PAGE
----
International artist Mikhail Karikis and Whitechapel Gallery Head of Education and Public Programmes Sofia Victorino will facilitate a practice and theory workshop raising questions and exploring the ethics, politics and practical methodologies of socially engaged art practice. This interactive workshop will begin by giving participants an insight into Karikis’ project exhibited at the Fondazione Sandretto Re Rebaudengo and recent international projects with different communities. The workshop will then expand with a presentation of a selection of art projects and films featuring young people and children by creators ranging from early-cinema genius Charlie Chaplin to queer activist artist Sharon Hayes. How are communities and specifically young people represented? What agency do they have over their representation? And what ethical, political, temporal and theoretical questions are articulated through artistic and filmic collaborations with people who have no acknowledged political voice?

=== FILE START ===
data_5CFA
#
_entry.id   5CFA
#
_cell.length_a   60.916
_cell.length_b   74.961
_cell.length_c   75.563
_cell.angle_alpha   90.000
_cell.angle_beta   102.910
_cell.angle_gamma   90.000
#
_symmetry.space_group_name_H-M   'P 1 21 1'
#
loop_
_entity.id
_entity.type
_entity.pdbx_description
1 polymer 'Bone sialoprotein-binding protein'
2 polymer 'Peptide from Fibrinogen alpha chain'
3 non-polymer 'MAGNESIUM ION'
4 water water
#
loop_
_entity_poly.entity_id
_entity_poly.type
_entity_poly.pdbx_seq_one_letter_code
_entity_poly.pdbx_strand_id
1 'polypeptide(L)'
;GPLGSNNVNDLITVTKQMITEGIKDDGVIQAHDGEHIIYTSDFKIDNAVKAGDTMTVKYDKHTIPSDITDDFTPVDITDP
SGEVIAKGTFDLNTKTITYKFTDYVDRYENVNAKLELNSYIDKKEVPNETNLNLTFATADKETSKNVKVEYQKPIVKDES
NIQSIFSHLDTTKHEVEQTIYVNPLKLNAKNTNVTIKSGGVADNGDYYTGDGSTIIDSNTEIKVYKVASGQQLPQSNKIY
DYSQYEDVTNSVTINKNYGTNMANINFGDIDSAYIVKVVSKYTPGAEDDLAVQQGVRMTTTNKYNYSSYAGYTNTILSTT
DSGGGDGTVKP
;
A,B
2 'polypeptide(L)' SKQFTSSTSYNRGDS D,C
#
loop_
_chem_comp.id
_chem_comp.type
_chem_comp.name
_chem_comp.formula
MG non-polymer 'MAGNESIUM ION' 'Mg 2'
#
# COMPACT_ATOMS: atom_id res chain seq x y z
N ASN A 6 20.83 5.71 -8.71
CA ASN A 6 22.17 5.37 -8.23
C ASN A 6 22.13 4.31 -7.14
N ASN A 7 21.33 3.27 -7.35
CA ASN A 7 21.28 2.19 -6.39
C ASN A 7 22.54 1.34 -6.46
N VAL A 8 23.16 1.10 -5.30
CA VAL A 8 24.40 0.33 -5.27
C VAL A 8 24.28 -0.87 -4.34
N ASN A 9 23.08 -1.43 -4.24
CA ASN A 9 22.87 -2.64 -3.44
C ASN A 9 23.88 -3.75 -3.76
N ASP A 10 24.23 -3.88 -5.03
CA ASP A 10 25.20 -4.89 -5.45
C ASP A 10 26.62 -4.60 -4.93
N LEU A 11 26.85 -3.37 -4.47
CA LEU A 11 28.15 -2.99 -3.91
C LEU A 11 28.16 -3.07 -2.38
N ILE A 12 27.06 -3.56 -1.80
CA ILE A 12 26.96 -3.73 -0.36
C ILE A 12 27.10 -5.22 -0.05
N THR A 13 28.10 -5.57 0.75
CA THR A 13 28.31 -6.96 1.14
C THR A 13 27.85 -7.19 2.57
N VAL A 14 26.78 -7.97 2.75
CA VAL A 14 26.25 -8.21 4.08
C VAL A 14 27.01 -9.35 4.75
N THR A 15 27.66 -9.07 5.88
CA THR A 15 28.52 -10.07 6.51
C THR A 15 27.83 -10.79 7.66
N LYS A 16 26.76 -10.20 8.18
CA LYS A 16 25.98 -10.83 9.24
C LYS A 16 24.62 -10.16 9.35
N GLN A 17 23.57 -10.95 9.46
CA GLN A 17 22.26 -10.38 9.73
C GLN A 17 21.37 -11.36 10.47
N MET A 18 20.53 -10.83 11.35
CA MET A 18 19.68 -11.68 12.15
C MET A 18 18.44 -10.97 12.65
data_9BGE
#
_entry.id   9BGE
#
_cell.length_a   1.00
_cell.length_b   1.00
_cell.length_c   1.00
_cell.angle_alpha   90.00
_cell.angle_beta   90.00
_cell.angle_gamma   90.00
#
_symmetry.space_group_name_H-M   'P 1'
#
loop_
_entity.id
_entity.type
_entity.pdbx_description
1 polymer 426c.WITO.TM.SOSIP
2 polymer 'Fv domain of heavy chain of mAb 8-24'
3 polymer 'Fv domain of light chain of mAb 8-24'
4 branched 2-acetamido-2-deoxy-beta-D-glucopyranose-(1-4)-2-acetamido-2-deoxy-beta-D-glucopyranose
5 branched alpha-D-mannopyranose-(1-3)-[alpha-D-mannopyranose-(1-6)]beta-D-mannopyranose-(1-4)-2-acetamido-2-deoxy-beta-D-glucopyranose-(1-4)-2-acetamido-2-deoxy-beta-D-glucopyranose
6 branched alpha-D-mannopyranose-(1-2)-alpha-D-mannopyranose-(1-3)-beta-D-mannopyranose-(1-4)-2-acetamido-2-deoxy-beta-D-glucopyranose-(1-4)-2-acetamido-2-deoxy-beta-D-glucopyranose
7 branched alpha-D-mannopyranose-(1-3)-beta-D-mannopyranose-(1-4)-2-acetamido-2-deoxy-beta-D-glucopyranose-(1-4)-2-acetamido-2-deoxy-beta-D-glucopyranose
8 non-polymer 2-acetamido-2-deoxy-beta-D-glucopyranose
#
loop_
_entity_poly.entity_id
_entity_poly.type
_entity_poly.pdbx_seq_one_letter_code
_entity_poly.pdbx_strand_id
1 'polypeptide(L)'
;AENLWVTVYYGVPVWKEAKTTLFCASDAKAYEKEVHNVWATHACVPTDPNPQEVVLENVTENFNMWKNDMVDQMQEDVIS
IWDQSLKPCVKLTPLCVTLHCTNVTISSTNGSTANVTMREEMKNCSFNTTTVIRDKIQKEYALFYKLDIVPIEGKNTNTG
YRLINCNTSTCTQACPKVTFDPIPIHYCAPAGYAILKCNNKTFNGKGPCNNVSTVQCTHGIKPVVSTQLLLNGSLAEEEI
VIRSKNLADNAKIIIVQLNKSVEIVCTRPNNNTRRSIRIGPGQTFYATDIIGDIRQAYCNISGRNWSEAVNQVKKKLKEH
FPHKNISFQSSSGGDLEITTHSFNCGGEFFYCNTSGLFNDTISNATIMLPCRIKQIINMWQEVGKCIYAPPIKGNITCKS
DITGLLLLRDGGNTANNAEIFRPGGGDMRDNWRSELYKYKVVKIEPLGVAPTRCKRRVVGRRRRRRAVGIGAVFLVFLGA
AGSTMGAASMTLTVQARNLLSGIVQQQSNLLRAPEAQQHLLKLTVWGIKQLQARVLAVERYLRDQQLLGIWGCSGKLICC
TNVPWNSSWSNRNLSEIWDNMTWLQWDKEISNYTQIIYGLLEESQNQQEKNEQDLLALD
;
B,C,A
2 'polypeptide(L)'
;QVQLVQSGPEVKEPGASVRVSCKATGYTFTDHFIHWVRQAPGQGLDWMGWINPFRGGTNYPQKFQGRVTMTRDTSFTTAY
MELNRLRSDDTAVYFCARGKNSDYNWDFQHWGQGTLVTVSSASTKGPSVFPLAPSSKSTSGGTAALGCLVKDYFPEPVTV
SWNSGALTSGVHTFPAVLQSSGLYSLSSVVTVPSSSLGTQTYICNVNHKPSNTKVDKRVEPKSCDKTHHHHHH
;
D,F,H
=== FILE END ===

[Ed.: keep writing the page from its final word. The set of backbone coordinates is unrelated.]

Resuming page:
A key element in this workshop is the relationship between practice and ideas. It will generate thinking with workshop participants through a field trip and through embodied experience and doing. Having extensive experience in radical pedagogical methodologies, delivering community, university and gallery education workshops, Karikis and Victorino will introduce interactive kinaesthetic exercises. Participation in these exercises requires curiosity but no prior experience or specific physical skill. Referencing methods such as Theatre of the Oppressed, by the Brazilian theatre practitioner and political activist Augusto Boal, and Deep Listening, by the feminist musical philosopher Pauline Oliveros, we will facilitate learning by carrying out practical activities in which all participants enrich the process with their experiences, ideas and input. We will study fragments of key contemporary texts (including Toni Negri’s and Michael Hardt’s essay on ‘political love’), and we will reflect on how we can become more aware of the politics in our encounters with others, sensitised to the hierarchies implied in our use of architecture and recording technologies, and more knowledgeable about how representation can give agency and empower.